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Stanford Medicine magazine explores global health challenges

Stanford Medicine’s global efforts to battle some of the world’s most vexing health concerns are reflected in the new issue of Stanford Medicine magazine.

Michele Barry, MD, first began working in Zimbabwe in 1988 to help rebuild a  medical education system that had been decimated by decades of political upheaval and corruption.

"There was a brain drain; many left for South Africa," said Barry, the senior associate dean for global health and the director of the Center for Innovation in Global Health. "But we continued and built relationships that have lasted."

The new issue of Stanford Medicine magazine explores how the kinds of collaborations Barry formed in Zimbabwe continue to drive Stanford Medicine's overall mission of improving health around the globe.

"We share this planet with billions of people, a rich panoply of cultures, languages, beliefs and interests," Lloyd Minor, MD, dean of the School of Medicine, says in introducing the issue. "Yet amid this diversity, we also share a universal yearning: to enjoy healthy lives."

Stanford Medicine's collective efforts to battle conditions that are central to some of the world's most vexing health concerns -- poverty, pollution, mosquito-borne disease, limited access to care, and a dearth of trained clinicians -- are reflected in many of the stories in the issue:

  • As an adviser in the creation of Zimbabwe's first pediatric ear, nose and throat clinic, a pediatric otolaryngologist saw the dedication of clinicians treating children with dire chronic conditions, without the benefit of modern equipment or facilities.
  • Education partnerships in Zimbabwe and at Stanford provide learning opportunities for both.
  • An epidemiologist explains the challenges of convincing kiln operators to convert to cleaner brick-making technology to reduce deadly air pollution in Bangladesh.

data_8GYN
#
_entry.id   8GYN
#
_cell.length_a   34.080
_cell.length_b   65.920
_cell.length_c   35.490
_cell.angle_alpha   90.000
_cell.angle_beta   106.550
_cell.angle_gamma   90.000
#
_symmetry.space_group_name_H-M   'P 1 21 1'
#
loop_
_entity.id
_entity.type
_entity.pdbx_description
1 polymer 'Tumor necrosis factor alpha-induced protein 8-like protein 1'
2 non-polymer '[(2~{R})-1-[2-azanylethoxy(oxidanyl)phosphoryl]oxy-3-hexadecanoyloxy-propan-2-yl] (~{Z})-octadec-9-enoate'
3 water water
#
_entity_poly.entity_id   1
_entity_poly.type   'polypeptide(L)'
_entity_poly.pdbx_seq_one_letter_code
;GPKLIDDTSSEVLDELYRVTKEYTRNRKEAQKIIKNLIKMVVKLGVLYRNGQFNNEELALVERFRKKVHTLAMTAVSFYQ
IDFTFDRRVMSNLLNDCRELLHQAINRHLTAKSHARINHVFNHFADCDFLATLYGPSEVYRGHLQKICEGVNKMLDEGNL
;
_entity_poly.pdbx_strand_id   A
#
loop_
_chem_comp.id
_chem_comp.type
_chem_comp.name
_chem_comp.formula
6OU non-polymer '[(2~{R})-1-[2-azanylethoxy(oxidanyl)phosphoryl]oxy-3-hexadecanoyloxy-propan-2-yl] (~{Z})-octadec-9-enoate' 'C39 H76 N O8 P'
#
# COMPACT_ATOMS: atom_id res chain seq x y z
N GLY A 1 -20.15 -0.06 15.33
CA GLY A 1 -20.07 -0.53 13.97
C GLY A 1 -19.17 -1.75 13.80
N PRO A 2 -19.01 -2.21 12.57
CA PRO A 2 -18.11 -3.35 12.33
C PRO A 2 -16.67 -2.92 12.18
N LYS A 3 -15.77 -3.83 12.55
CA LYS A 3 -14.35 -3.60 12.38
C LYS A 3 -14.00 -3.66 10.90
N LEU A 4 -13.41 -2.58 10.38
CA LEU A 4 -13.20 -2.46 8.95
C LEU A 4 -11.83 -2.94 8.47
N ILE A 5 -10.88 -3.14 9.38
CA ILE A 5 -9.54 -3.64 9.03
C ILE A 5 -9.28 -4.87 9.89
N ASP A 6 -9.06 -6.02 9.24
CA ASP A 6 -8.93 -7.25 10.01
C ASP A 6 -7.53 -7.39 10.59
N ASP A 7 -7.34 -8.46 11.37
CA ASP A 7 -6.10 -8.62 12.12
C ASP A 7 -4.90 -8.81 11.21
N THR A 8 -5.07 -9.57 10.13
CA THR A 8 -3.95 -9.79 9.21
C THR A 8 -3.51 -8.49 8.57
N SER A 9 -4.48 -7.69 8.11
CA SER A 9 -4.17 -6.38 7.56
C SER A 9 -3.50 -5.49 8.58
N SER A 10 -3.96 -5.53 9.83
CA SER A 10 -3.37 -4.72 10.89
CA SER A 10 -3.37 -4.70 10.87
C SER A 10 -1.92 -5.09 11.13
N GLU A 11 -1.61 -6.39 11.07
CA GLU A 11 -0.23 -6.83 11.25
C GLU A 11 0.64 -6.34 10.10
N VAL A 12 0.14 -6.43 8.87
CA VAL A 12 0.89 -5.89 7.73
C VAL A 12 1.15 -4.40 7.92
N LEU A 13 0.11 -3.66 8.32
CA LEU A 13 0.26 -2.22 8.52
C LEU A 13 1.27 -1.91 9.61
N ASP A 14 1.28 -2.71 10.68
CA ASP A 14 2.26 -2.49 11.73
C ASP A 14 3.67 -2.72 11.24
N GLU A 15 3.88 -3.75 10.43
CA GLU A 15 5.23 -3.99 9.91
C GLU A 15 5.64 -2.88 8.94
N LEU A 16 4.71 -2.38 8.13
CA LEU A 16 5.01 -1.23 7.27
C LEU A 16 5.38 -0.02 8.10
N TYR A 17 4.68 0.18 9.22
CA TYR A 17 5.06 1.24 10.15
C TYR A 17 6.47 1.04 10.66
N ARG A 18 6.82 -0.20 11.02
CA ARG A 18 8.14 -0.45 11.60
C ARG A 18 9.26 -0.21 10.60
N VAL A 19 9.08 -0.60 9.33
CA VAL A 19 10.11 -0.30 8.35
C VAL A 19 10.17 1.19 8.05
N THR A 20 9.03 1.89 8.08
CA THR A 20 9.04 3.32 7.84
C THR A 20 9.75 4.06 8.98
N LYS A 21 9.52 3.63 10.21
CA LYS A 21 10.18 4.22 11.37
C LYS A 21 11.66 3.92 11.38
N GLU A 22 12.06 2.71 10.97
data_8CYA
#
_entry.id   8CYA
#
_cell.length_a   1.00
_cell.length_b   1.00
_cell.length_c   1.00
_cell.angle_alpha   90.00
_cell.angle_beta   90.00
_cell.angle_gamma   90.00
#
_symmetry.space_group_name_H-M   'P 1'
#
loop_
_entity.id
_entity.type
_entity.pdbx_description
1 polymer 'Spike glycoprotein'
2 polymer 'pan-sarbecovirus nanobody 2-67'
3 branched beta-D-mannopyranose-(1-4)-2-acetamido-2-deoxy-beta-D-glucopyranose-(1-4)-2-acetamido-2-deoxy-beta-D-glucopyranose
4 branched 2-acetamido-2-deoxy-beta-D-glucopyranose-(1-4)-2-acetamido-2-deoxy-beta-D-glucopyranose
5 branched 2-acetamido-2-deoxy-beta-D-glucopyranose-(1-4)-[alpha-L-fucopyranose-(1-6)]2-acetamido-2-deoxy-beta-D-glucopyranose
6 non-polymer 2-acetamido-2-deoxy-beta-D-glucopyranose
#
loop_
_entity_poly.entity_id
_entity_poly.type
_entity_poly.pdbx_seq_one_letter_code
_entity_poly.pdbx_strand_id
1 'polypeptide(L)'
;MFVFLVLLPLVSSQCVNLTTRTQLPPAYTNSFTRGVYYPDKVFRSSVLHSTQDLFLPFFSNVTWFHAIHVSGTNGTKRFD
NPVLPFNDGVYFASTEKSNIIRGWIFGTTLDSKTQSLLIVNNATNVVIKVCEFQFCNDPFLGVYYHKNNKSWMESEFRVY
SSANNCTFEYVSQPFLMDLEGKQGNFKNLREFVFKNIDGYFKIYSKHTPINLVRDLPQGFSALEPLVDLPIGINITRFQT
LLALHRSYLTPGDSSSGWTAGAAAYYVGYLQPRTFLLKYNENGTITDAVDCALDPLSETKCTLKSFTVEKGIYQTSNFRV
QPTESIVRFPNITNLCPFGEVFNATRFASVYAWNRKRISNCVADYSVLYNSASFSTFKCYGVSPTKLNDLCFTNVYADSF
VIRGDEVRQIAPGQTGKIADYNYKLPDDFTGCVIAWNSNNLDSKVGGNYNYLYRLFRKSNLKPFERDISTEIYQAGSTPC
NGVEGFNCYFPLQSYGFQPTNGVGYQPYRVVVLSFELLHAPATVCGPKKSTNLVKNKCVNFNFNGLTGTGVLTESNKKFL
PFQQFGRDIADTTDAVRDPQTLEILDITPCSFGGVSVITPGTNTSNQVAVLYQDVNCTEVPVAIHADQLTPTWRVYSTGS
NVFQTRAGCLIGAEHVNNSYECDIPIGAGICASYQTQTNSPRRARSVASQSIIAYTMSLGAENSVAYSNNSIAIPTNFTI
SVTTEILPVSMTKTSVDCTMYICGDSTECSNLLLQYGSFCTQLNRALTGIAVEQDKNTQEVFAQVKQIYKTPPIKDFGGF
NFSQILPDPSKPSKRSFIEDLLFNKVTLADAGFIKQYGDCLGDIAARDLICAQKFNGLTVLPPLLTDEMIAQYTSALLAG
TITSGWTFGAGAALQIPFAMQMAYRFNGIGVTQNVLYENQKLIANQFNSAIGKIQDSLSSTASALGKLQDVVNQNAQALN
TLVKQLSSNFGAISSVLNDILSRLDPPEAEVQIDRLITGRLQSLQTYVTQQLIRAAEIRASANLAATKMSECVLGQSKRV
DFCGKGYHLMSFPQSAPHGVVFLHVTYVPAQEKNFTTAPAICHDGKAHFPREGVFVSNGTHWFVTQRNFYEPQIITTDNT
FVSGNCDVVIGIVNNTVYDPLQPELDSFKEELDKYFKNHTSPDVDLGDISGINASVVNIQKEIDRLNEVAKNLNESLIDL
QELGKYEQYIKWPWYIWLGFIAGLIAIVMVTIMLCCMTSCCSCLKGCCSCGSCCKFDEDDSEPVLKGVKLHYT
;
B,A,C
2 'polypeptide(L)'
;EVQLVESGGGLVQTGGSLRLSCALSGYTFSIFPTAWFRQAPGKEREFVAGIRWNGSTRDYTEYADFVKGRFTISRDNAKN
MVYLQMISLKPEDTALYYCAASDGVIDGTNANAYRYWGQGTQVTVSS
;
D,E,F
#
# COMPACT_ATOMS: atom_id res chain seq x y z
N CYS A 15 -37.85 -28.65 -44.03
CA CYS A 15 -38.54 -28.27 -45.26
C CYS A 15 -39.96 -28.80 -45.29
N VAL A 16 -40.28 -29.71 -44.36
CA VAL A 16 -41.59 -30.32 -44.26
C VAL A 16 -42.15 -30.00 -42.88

• An infectious disease expert and her colleagues aim to better understand how mosquitoes and humans interact, in an effort to predict and prevent outbreaks of insect-spread diseases.
  • Barry's comment about the dearth of women in leadership -- to an all-male group of deans speaking at a medical education conference in Nairobi -- became the seed of an international movement to help more women gain the skills, mentors, training and opportunities to be global health leaders.
  • Former World Bank leader Jim Yong Kim, MD, discusses initiatives to end poverty that call for investing in better education and health care for the world's poorest people.
  • A program for medical residents provides a first-hand look at how their individual contributions can help solve global health problems.
  • Two Stanford Biodesign fellows team up to invent a resuscitation device designed for use in India that improves on the technique used to help newborns breathe on their own.

Also, learn about research into why some pain is chronic and agonizing, and how research on mice might provide answers that can help patients. And read about how the chemical interactions that lead to cell death could inspire therapies for such diseases as cancer, rheumatoid arthritis and multiple sclerosis.

Image by Liu Zishan

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